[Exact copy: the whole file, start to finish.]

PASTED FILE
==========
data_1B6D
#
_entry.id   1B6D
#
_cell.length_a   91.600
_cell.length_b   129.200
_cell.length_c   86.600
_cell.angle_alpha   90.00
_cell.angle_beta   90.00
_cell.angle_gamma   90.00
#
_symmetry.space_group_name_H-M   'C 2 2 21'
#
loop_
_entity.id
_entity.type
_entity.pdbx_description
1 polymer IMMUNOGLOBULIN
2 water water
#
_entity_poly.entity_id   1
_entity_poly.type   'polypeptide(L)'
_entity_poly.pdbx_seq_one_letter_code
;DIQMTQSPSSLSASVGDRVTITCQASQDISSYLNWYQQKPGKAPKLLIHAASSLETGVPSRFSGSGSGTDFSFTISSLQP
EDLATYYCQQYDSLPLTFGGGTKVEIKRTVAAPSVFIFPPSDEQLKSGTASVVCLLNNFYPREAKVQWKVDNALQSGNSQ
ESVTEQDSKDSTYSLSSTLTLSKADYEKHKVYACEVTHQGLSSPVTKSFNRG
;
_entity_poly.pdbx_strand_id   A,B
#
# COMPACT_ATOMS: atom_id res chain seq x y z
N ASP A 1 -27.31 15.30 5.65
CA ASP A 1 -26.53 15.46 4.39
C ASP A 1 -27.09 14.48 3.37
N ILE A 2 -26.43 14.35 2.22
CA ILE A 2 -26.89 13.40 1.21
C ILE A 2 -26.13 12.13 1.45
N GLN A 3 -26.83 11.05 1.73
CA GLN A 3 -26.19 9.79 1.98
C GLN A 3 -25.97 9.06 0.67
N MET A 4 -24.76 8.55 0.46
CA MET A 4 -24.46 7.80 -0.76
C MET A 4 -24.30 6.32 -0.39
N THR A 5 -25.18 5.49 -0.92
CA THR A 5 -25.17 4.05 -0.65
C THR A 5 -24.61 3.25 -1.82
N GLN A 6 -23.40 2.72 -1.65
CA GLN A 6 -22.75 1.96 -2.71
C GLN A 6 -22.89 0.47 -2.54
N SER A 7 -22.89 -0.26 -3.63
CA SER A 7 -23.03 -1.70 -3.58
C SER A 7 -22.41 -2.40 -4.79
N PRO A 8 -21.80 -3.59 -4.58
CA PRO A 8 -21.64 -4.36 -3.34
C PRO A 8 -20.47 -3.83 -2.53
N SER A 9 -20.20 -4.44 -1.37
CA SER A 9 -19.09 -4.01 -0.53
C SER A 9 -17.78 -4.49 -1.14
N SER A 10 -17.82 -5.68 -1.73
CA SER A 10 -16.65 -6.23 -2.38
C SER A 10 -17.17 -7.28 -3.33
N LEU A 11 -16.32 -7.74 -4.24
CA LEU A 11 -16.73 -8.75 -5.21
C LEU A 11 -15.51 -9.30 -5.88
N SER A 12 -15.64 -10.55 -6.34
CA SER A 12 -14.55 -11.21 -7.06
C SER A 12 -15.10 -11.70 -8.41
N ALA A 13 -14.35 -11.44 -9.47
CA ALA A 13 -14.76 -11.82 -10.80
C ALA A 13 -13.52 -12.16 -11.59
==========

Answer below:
data_1B6D
#
_entry.id   1B6D
#
_cell.length_a   91.600
_cell.length_b   129.200
_cell.length_c   86.600
_cell.angle_alpha   90.00
_cell.angle_beta   90.00
_cell.angle_gamma   90.00
#
_symmetry.space_group_name_H-M   'C 2 2 21'
#
loop_
_entity.id
_entity.type
_entity.pdbx_description
1 polymer IMMUNOGLOBULIN
2 water water
#
_entity_poly.entity_id   1
_entity_poly.type   'polypeptide(L)'
_entity_poly.pdbx_seq_one_letter_code
;DIQMTQSPSSLSASVGDRVTITCQASQDISSYLNWYQQKPGKAPKLLIHAASSLETGVPSRFSGSGSGTDFSFTISSLQP
EDLATYYCQQYDSLPLTFGGGTKVEIKRTVAAPSVFIFPPSDEQLKSGTASVVCLLNNFYPREAKVQWKVDNALQSGNSQ
ESVTEQDSKDSTYSLSSTLTLSKADYEKHKVYACEVTHQGLSSPVTKSFNRG
;
_entity_poly.pdbx_strand_id   A,B
#
# COMPACT_ATOMS: atom_id res chain seq x y z
N ASP A 1 -27.31 15.30 5.65
CA ASP A 1 -26.53 15.46 4.39
C ASP A 1 -27.09 14.48 3.37
N ILE A 2 -26.43 14.35 2.22
CA ILE A 2 -26.89 13.40 1.21
C ILE A 2 -26.13 12.13 1.45
N GLN A 3 -26.83 11.05 1.73
CA GLN A 3 -26.19 9.79 1.98
C GLN A 3 -25.97 9.06 0.67
N MET A 4 -24.76 8.55 0.46
CA MET A 4 -24.46 7.80 -0.76
C MET A 4 -24.30 6.32 -0.39
N THR A 5 -25.18 5.49 -0.92
CA THR A 5 -25.17 4.05 -0.65
C THR A 5 -24.61 3.25 -1.82
N GLN A 6 -23.40 2.72 -1.65
CA GLN A 6 -22.75 1.96 -2.71
C GLN A 6 -22.89 0.47 -2.54
N SER A 7 -22.89 -0.26 -3.63
CA SER A 7 -23.03 -1.70 -3.58
C SER A 7 -22.41 -2.40 -4.79
N PRO A 8 -21.80 -3.59 -4.58
CA PRO A 8 -21.64 -4.36 -3.34
C PRO A 8 -20.47 -3.83 -2.53
N SER A 9 -20.20 -4.44 -1.37
CA SER A 9 -19.09 -4.01 -0.53
C SER A 9 -17.78 -4.49 -1.14
N SER A 10 -17.82 -5.68 -1.73
CA SER A 10 -16.65 -6.23 -2.38
C SER A 10 -17.17 -7.28 -3.33
N LEU A 11 -16.32 -7.74 -4.24
CA LEU A 11 -16.73 -8.75 -5.21
C LEU A 11 -15.51 -9.30 -5.88
N SER A 12 -15.64 -10.55 -6.34
CA SER A 12 -14.55 -11.21 -7.06
C SER A 12 -15.10 -11.70 -8.41
N ALA A 13 -14.35 -11.44 -9.47
CA ALA A 13 -14.76 -11.82 -10.80
C ALA A 13 -13.52 -12.16 -11.59